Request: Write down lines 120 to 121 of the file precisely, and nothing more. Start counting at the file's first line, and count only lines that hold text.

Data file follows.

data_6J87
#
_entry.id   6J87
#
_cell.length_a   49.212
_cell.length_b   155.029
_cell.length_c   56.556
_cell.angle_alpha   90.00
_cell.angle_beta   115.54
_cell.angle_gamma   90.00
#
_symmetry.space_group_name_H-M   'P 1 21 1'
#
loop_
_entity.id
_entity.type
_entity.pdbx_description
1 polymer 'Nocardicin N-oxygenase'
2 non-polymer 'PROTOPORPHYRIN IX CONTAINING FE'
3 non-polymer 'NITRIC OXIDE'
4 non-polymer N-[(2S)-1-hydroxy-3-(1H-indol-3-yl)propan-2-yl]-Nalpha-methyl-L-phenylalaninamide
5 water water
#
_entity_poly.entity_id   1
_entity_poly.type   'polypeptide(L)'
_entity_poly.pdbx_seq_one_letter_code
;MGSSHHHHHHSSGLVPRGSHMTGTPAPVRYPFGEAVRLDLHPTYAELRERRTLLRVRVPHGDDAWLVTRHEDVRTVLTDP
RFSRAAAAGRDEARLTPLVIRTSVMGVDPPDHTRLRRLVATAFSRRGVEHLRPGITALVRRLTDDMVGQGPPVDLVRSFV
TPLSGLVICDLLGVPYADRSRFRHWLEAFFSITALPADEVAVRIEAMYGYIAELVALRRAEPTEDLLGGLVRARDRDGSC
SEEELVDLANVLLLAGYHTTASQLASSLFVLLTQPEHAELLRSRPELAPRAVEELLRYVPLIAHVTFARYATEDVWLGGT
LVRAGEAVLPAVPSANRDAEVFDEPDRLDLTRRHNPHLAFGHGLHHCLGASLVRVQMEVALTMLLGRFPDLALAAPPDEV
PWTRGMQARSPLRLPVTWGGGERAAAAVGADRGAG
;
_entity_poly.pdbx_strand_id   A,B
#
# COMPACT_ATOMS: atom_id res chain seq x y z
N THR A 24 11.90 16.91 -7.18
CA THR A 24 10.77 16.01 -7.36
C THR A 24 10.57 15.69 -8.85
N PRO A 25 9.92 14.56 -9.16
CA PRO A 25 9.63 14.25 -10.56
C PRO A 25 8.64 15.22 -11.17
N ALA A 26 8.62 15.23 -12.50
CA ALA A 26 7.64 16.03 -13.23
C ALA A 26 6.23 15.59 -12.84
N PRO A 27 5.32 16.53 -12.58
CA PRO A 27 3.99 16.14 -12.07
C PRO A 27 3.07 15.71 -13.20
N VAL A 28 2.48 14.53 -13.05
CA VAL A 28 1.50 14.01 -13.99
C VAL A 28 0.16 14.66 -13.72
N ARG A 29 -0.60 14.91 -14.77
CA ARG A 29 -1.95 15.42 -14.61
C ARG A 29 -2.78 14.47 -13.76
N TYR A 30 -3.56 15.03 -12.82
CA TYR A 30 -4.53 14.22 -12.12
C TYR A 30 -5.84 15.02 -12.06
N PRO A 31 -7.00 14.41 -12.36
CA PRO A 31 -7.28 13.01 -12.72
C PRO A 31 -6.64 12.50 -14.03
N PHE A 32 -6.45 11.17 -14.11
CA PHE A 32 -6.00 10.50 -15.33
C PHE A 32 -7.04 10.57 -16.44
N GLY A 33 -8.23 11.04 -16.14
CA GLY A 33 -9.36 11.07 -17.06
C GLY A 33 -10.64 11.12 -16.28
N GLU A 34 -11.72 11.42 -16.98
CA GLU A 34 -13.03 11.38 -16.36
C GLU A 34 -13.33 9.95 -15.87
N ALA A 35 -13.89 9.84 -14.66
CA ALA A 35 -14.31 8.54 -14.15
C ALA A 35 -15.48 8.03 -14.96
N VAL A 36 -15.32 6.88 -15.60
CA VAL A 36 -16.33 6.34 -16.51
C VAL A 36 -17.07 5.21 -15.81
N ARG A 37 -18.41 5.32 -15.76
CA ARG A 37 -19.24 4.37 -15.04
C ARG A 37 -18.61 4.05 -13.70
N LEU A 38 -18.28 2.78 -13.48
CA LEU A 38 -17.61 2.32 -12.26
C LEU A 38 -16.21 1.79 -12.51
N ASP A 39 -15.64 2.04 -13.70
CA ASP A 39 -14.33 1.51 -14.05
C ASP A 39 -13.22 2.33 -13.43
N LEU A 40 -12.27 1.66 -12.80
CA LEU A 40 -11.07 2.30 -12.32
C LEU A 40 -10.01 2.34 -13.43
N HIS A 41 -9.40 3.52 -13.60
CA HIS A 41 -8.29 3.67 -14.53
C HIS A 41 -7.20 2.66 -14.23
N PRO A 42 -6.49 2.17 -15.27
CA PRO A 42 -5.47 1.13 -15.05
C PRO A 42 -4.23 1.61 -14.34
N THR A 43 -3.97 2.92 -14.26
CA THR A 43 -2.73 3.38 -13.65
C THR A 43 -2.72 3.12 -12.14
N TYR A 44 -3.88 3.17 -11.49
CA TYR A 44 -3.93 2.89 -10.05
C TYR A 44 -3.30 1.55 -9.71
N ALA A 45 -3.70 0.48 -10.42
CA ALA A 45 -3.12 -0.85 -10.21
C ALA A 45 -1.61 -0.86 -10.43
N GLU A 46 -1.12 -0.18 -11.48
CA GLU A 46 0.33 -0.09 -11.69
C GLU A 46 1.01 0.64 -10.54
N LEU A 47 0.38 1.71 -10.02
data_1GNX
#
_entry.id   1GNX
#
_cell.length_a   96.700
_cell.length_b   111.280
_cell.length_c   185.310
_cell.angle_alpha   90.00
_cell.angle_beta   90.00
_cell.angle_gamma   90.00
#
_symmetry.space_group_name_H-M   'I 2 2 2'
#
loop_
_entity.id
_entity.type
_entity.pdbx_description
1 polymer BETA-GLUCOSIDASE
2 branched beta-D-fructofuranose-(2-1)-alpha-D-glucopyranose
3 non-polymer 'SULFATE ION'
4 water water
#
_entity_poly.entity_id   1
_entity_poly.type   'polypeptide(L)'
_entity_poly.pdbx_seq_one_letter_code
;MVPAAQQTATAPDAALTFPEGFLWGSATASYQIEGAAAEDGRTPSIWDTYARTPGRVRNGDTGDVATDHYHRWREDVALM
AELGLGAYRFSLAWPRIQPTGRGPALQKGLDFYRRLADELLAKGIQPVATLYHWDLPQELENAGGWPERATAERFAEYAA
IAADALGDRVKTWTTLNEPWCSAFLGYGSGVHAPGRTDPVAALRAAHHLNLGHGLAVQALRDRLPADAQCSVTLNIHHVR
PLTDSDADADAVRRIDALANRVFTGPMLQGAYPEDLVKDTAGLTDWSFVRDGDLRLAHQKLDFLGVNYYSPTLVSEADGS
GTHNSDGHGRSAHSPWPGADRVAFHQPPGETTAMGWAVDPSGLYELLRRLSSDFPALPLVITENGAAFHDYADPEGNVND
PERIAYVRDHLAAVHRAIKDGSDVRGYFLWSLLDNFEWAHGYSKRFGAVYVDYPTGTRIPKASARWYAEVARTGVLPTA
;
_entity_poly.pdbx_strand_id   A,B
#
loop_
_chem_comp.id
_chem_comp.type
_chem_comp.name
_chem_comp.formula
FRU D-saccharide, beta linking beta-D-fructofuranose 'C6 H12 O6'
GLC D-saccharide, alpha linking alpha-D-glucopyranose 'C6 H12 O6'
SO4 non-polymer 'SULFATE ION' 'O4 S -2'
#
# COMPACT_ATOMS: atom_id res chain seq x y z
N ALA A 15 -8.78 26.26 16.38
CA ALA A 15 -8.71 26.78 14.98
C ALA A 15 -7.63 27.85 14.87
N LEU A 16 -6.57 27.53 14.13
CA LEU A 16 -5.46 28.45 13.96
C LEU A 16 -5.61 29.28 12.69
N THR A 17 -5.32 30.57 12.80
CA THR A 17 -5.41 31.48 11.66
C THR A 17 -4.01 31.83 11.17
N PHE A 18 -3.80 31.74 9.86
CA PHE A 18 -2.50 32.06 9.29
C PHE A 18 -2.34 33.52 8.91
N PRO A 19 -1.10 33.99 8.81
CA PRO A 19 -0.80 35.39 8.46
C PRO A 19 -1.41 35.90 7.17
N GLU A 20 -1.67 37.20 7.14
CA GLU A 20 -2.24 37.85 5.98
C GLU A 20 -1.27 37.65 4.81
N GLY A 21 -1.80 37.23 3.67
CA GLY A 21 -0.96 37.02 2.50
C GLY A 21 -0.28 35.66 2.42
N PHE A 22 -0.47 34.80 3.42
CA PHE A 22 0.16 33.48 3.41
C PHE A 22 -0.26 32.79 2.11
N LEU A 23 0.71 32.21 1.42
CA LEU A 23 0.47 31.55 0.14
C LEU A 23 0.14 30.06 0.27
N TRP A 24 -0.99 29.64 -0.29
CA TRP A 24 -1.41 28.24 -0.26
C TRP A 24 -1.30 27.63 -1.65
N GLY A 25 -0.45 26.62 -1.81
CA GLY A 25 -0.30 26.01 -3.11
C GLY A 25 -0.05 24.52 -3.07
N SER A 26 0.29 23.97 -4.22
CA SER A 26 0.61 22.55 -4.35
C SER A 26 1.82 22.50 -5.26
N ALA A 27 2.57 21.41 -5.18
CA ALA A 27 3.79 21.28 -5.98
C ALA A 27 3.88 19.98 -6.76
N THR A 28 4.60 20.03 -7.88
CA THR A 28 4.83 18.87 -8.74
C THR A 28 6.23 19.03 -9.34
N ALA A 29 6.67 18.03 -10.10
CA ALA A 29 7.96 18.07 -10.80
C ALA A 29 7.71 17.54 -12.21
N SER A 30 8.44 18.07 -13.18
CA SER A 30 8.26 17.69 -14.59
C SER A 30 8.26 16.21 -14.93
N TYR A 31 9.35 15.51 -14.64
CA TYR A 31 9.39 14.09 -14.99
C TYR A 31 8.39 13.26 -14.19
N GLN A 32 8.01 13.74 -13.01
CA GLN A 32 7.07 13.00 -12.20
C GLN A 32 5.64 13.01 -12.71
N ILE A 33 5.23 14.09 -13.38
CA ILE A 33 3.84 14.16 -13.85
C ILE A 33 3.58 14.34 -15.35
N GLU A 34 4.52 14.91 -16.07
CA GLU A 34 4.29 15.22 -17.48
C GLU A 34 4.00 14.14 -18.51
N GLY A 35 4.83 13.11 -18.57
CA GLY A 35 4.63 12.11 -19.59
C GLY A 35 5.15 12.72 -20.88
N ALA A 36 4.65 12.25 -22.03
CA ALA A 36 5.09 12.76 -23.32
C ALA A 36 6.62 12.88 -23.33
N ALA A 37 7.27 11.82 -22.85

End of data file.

loop_
_entity.id